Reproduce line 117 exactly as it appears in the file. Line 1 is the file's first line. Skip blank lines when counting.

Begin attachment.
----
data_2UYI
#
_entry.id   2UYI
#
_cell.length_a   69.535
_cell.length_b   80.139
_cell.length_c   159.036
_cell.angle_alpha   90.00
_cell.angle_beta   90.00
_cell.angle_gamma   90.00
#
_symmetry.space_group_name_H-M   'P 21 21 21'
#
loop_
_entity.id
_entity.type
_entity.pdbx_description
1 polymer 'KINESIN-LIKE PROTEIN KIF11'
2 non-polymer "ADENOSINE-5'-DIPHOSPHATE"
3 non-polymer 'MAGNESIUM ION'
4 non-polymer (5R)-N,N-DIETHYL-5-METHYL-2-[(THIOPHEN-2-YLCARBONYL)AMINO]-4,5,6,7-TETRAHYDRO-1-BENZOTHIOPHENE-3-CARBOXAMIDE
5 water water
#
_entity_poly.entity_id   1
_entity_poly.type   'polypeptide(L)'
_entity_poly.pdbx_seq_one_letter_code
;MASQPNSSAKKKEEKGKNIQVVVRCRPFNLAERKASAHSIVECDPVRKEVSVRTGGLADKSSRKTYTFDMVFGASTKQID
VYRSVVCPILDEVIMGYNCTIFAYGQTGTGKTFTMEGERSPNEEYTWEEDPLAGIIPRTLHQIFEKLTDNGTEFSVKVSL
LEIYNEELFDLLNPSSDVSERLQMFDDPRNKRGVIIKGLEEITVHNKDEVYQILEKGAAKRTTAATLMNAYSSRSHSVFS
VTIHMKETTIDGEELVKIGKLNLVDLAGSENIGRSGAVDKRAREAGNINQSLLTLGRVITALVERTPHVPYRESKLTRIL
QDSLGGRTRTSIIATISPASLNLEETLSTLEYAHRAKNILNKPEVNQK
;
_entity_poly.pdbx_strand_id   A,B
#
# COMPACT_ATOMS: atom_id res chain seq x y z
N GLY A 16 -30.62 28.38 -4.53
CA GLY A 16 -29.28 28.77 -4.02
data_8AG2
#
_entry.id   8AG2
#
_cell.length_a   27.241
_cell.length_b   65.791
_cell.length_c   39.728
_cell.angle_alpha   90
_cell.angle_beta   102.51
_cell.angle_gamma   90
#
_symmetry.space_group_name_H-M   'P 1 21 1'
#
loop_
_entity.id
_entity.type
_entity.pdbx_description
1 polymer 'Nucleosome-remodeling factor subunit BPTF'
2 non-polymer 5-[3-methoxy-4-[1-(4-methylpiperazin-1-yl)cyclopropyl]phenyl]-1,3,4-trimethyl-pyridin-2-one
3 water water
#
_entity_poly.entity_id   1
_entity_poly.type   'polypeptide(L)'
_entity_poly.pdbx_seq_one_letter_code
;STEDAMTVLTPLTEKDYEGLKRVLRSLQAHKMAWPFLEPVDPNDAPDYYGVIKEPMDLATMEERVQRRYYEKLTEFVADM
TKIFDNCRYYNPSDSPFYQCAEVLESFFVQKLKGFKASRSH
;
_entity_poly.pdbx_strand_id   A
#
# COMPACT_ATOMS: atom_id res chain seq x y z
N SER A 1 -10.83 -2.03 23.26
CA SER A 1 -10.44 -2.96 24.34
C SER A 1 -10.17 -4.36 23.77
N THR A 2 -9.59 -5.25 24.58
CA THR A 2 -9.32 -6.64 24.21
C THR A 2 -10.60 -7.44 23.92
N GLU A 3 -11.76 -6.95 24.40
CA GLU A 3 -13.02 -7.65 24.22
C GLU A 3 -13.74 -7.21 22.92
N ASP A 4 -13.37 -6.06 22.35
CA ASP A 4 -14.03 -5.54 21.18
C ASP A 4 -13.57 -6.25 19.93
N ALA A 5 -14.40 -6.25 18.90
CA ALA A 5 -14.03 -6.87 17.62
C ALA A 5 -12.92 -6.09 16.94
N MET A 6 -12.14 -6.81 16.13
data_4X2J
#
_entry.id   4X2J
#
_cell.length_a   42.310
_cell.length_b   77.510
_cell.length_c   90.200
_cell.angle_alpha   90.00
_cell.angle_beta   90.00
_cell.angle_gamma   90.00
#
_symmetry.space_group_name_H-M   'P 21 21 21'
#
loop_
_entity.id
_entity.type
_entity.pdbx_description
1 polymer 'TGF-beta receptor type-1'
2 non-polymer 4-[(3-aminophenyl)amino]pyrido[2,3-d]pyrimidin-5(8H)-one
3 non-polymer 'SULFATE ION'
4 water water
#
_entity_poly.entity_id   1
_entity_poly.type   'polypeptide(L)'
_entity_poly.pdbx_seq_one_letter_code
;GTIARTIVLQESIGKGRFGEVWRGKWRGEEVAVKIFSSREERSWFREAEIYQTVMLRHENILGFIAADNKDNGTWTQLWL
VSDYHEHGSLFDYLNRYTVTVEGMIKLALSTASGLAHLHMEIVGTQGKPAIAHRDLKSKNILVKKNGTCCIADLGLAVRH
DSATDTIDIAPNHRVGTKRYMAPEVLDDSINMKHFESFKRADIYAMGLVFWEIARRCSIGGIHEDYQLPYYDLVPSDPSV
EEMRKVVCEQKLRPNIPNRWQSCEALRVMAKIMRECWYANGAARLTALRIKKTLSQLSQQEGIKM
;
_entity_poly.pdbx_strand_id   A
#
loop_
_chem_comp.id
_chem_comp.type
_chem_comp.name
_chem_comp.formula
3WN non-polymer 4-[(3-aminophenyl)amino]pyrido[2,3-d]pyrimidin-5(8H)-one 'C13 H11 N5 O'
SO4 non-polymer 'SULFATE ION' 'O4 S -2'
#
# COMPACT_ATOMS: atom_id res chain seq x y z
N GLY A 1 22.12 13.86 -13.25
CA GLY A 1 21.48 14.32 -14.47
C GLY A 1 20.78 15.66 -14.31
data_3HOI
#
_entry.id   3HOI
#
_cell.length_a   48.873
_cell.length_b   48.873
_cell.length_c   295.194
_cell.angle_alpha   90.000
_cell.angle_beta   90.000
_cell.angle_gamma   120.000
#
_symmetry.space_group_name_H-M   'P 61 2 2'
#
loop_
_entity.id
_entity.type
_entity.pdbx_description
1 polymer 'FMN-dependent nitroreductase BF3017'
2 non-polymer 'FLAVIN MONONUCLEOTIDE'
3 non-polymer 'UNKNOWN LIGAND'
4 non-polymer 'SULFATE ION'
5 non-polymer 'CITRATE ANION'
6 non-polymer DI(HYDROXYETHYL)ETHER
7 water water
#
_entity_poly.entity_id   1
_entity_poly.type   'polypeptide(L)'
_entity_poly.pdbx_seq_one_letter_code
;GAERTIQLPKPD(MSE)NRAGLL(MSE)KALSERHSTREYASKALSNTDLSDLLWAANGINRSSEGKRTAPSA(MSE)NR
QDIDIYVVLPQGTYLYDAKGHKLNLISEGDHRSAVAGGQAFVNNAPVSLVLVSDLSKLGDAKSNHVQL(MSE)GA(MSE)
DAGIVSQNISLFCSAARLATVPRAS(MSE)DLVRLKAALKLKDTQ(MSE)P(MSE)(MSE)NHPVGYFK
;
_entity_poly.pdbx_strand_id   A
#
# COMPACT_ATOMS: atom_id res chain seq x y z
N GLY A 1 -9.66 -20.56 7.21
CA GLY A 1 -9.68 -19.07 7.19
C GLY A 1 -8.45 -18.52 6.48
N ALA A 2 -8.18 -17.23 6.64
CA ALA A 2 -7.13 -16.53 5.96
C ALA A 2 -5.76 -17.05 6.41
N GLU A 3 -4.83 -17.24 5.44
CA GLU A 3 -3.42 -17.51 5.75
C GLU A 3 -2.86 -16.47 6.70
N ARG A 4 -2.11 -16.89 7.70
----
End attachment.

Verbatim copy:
_chem_comp.id